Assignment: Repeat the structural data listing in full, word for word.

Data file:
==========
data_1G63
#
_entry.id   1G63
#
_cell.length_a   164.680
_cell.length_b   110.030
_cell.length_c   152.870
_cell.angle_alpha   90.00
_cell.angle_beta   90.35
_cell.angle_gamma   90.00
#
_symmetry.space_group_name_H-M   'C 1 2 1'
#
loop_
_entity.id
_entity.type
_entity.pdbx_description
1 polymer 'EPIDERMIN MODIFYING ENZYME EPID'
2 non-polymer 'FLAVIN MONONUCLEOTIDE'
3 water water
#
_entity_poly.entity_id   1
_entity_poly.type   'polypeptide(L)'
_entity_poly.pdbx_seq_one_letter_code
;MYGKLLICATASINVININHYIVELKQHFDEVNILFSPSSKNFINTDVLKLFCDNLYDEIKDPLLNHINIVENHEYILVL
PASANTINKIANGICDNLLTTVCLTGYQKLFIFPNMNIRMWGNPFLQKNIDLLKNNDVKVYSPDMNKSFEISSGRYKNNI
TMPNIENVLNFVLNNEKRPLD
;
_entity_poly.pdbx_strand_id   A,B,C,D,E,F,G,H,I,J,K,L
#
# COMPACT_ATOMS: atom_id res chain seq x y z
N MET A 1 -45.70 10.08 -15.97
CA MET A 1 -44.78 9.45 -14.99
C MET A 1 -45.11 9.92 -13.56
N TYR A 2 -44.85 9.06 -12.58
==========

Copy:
data_1G63
#
_entry.id   1G63
#
_cell.length_a   164.680
_cell.length_b   110.030
_cell.length_c   152.870
_cell.angle_alpha   90.00
_cell.angle_beta   90.35
_cell.angle_gamma   90.00
#
_symmetry.space_group_name_H-M   'C 1 2 1'
#
loop_
_entity.id
_entity.type
_entity.pdbx_description
1 polymer 'EPIDERMIN MODIFYING ENZYME EPID'
2 non-polymer 'FLAVIN MONONUCLEOTIDE'
3 water water
#
_entity_poly.entity_id   1
_entity_poly.type   'polypeptide(L)'
_entity_poly.pdbx_seq_one_letter_code
;MYGKLLICATASINVININHYIVELKQHFDEVNILFSPSSKNFINTDVLKLFCDNLYDEIKDPLLNHINIVENHEYILVL
PASANTINKIANGICDNLLTTVCLTGYQKLFIFPNMNIRMWGNPFLQKNIDLLKNNDVKVYSPDMNKSFEISSGRYKNNI
TMPNIENVLNFVLNNEKRPLD
;
_entity_poly.pdbx_strand_id   A,B,C,D,E,F,G,H,I,J,K,L
#
# COMPACT_ATOMS: atom_id res chain seq x y z
N MET A 1 -45.70 10.08 -15.97
CA MET A 1 -44.78 9.45 -14.99
C MET A 1 -45.11 9.92 -13.56
N TYR A 2 -44.85 9.06 -12.58